The Hold Steady – Thrashing Thru the Passion
The Hold Steady's seventh album collects five new songs recorded this year alongside five digitally-released singles the band put out sporadically between 2017 and 2019
There's a point where, to become truly great, a band must transcend their influences. You can become a great live band over time, like The Hold Steady, but to join the top table of record-makers takes something a little more startling. Craig Finn and co certainly have that originality in them – but they've taken a while to get it on wax. Has it happened this time? It's hard to tell.
This dichotomy is at the heart of the brilliant and beguiling tale of Thrashing Thru the Passion's standout song, Blackout Sam. It's a belter, all Dexys horns, widescreen E Street expanse and Clash-esque passion. The tale Finn tells is typically taut and the music twists and turns through numerous tangents until it all comes crashing down amongst excitement and guitars. But you can hear all too easily the influence of It's Too Late to Stop Now, The Replacements and everybody else already mentioned. Is great taste enough to make a great record?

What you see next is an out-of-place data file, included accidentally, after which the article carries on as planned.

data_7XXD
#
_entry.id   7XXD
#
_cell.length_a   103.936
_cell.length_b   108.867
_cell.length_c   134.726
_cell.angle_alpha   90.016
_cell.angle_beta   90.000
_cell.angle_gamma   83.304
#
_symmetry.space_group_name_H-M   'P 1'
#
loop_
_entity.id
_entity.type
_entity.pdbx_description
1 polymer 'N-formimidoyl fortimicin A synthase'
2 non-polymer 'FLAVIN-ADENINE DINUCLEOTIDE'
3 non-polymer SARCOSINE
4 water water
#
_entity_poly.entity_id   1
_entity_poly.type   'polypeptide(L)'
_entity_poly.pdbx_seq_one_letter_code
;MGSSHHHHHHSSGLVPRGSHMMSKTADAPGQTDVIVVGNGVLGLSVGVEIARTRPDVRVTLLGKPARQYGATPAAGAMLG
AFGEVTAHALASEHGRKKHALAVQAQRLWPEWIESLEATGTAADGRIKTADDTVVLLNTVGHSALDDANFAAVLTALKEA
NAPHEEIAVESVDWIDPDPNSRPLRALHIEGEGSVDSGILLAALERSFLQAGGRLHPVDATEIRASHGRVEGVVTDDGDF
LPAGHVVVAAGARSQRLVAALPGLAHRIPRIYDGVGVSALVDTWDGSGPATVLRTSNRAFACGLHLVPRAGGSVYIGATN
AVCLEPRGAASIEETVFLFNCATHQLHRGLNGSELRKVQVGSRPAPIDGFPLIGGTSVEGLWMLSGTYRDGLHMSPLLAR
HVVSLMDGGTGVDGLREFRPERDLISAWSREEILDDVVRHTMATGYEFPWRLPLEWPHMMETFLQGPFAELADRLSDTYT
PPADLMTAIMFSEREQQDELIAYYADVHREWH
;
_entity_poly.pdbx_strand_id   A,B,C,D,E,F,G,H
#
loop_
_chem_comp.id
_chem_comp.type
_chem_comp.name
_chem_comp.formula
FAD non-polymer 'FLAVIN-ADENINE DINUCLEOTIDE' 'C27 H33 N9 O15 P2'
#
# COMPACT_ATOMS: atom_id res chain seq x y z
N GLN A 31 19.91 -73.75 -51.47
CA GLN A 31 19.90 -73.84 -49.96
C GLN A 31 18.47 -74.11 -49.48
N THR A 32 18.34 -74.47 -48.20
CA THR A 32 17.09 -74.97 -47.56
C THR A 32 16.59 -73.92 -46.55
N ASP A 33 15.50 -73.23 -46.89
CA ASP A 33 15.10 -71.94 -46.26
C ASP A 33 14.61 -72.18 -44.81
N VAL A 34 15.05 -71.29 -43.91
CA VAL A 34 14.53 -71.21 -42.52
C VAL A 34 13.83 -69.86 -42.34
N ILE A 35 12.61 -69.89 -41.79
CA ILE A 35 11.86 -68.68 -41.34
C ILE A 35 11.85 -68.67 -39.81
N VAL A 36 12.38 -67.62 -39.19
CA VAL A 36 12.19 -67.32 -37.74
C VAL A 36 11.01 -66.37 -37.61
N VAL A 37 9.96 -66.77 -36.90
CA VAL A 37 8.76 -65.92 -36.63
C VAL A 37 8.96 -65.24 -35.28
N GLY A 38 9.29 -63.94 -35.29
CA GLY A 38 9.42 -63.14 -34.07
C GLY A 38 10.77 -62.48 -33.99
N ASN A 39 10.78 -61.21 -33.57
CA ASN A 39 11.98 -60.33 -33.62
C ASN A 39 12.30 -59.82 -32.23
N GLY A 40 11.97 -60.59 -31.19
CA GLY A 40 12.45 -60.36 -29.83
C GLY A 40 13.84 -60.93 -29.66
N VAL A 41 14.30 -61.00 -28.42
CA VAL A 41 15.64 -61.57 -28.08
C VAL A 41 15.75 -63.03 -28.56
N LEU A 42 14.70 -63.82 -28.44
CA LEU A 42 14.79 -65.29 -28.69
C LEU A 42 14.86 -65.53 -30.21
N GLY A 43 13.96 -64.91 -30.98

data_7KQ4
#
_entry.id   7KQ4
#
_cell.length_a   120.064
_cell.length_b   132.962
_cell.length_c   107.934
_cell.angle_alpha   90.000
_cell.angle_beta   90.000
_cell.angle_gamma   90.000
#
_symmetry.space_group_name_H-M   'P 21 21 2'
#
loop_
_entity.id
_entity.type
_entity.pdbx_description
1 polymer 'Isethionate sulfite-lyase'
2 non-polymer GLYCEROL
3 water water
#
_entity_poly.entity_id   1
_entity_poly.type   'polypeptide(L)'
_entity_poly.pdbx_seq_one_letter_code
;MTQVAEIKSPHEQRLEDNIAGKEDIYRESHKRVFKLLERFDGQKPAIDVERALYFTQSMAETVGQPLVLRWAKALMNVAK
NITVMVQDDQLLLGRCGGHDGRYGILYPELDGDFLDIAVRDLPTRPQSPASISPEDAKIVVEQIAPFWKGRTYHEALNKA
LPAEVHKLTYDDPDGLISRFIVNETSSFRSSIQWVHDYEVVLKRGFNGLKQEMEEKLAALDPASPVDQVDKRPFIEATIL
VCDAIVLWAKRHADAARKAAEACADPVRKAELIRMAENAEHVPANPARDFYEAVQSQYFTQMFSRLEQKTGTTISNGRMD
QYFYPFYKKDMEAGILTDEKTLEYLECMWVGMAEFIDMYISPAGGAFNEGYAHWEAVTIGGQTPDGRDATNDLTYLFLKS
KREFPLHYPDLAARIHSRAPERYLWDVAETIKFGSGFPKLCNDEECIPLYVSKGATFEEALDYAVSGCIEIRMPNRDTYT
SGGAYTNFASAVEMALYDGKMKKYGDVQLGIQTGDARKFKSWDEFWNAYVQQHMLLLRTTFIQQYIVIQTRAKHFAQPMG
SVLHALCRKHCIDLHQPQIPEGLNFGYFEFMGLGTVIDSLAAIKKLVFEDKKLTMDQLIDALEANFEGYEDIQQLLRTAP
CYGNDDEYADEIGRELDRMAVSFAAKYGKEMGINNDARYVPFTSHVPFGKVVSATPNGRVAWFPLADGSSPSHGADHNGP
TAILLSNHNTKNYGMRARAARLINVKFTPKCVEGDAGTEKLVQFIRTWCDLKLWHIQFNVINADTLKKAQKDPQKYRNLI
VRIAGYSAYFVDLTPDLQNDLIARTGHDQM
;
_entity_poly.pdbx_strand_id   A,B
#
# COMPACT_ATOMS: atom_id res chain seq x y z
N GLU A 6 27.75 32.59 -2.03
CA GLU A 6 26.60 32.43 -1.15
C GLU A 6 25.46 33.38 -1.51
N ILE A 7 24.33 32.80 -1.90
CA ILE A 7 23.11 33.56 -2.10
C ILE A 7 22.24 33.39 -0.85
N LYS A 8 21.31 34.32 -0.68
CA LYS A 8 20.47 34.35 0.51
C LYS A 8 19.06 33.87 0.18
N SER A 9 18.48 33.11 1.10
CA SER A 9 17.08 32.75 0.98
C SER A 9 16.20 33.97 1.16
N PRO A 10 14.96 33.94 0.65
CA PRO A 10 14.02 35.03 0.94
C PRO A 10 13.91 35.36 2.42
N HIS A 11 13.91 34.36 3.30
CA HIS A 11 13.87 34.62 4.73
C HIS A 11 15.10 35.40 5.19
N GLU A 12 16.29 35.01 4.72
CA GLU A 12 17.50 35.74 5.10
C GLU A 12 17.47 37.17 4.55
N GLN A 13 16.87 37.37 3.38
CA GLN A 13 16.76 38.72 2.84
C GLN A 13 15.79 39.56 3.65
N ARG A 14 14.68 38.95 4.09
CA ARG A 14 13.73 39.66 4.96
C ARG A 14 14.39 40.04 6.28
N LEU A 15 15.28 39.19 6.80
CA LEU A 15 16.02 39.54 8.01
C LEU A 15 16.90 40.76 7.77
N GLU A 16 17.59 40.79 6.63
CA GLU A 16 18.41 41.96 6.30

Denver Haircut is a fan-friendly Hold Steady opener, Entitlement Crew a melodic sideways glance with guitars and Dire Straits organ sounds ('I wasn't all that into it / But there was nothing I could do') while The Stove & The Toaster's brilliant bombast brings Travelling Wilbury's Tweeter and the Monkey Man right up to date. All three ride waves of crunching electric guitars with in-the-pocket support from four-to-the-floor drums, bass and hard-hitting piano chords. It's a sound that serves The Hold Steady so well in the live arena – but by the time you get to T-Shirt Tux's Boomtown Rats strut, it's tough to tell whether you don't like Mondays or are just sick of the meat and potatoes on offer that day.
Thrashing Thru the Passion is a good album of fine songs, great lyrics and passionate playing – but ending with the playing-at-being-The-Clash Confusion In the Marketplace, after various nods to Dexys, E Street Band, Van Morrison, The Replacements, Boomtown Rats and more, its staccato block chords might be one homage too many. While it's been great fun finding out who The Hold Steady love, it's now time we found out how to love them, too.
Listen to: Blackout Sam, Entitlement Crew, The Stove & The Toaster